Grandmother says she lost thousands in PayPal phishing scam

Tish Casey received an email from PayPal on Memorial Day saying she had bought cryptocurrency. (Source: WVUE)
Published: Jul. 6, 2023 at 11:22 AM CDT
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NEW ORLEANS (WVUE/Gray News) – A woman in New Orleans is fighting to recoup thousands of dollars that were stolen from her in an online scam.

“I was just horrified that it had happened to me and was very embarrassed,” Tish Casey said.

Casey received an email from PayPal on Memorial Day saying she had bought cryptocurrency.

“I clicked on it and it was an invoice and the invoice was for a purchase of cryptocurrency in my name, through PayPal,” Casey said. “I don’t know, the word cryptocurrency just jumped out at me and the amount and I was like, ‘Wow, wait a minute.’”

There was a phone number at the bottom of the email, so Casey called it, immediately.

She thought she was calling PayPal to tell the company there had been a mistake but said it sounded like it was a call center instead.

“It was very speeded up, it was all kind of, ‘I’m going to ask you to do this,’ and you were rushing to catch up to what they were saying,” Casey explained.

Despite having reservations, Casey listened to the instructions she was being given by the man on the phone.

First, she had to download an app so that the person she was talking to could monitor every move she made on her phone, convincing her it was to help her through this process.

Then, she was instructed to use her Venmo account.

Casey said the person on the other end of the phone continued to give directions and ensured if she followed the steps, they would be able to resolve her problem.

She was told to make Venmo payments to someone else, in the amount of $4,700. Another one for $399. Then, $499. And $3,900.

Casey didn’t know it at the time, but all the money was really going into the account of scammers.

After sending money via Venmo, Casey was told to buy an American Express e-gift card for almost $3,000.

“At that point, I was almost in tears, I was able to grab my iPad and I googled in PayPal cryptocurrency email scams and all this info popped up while I was on the phone with the guy,” Casey said.

Casey said she hung up and the weight of what she had just done hit her as she tried to explain it to her husband.

“I was legitimately hysterical and could hardly get the story out and to his credit, he was very calm about it,” Casey remembered.

They started calling their bank, PayPal, Venmo and American Express, to put a stop to the transactions.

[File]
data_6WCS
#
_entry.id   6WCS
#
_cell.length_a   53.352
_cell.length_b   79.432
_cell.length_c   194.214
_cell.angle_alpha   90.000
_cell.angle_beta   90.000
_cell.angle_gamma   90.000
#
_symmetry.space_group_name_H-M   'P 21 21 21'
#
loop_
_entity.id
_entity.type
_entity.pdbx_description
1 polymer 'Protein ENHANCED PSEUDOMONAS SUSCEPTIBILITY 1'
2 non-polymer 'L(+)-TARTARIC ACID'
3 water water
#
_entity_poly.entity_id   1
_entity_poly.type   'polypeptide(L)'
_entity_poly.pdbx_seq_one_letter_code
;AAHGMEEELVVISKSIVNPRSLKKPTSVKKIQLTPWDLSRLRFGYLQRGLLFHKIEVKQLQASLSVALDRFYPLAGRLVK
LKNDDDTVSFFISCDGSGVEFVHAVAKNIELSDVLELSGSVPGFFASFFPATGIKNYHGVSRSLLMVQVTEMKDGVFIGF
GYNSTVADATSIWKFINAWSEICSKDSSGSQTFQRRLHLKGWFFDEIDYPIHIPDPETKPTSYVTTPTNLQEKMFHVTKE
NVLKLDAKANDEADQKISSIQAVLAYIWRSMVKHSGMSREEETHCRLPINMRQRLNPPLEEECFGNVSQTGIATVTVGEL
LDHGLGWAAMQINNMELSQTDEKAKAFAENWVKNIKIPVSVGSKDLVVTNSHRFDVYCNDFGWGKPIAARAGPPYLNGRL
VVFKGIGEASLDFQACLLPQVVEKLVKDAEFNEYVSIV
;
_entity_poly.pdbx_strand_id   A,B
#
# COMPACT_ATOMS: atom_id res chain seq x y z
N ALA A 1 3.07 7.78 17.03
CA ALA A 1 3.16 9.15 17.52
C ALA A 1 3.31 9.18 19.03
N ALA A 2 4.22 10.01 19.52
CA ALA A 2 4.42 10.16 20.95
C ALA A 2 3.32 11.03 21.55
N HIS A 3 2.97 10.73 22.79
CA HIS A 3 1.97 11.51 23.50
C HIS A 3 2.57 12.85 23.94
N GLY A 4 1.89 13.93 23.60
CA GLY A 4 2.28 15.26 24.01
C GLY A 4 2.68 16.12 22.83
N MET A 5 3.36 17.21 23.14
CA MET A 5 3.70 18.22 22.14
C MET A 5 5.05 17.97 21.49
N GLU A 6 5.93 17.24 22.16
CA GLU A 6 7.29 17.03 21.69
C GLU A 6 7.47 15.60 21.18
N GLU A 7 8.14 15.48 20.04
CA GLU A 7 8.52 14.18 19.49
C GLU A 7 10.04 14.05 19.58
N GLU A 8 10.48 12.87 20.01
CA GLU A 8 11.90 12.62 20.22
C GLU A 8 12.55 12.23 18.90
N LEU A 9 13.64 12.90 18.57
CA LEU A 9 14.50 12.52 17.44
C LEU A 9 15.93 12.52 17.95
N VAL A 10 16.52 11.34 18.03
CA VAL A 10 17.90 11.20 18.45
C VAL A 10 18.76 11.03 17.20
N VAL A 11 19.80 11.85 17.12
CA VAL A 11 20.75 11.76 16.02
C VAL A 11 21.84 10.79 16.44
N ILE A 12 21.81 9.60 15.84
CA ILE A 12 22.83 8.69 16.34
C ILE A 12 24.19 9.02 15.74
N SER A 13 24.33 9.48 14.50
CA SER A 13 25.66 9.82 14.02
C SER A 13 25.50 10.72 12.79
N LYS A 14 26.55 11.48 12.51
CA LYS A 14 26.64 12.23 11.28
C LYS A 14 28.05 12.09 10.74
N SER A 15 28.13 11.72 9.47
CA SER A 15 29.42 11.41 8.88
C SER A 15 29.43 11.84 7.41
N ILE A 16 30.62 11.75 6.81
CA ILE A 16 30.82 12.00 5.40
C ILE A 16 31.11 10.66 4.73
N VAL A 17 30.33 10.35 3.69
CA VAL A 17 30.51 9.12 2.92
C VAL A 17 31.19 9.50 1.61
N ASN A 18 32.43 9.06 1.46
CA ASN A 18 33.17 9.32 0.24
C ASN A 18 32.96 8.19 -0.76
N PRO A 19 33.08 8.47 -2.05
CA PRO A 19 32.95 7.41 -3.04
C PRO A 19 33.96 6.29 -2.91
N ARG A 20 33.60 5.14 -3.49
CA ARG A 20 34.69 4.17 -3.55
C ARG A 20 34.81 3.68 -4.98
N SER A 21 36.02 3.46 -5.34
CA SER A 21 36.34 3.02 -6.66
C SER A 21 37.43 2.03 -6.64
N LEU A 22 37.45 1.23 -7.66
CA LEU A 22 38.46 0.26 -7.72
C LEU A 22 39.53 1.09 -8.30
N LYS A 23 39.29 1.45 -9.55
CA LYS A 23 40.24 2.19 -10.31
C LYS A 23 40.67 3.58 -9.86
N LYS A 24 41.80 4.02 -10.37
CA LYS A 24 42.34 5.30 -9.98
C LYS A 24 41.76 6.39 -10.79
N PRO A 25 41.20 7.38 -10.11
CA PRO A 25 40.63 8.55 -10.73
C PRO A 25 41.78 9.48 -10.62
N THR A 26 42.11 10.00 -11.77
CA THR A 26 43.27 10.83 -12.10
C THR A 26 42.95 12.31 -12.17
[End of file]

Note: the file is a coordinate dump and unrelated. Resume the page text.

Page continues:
Although she was able to shut down her PayPal and Venmo accounts and get back some of the money paid to scammers, she’s still out around $3,000.

According to cyber security expert Nam Nguyen, this is a classic phishing scam.

“They’re just casting the bait out there to see who might fall victim to it,” Nguyen said. “They’re targeting the older generation, trying to induce the panic.”

In May, the Federal Trade Commission warned about scams like this one on its website, warning the scam may not only end with lost funds but could result in identity theft.

Nguyen suggests these steps to check if an email you receive is legitimate.

First, hover your mouse over the email address it came from.

“It might say something like customer service at PayPal something, something, something, dot com. Well, we all know that PayPal only has PayPal dot com so that would probably be the first telltale sign,” Nguyen explained.

Next, read the body of the email carefully.

“Cyber criminals are getting more and more clever but sometimes their grammar isn’t that great,” Nguyen said.

Then before clicking on a link, hover your mouse over it. It should expose the true link. If it doesn’t match the link you’re expecting, that’s another red flag.

“There’s no harm in calling a friend and asking for help, really, somebody might be able to think with a clear mind and say here are the telltale signs, I don’t think this is legit,” Nguyen said.

Finally, if you ever get an email that looks like it’s from a company concerning a problem, search for the company’s phone number on its corporate website. Never call the phone number listed in the body of an email.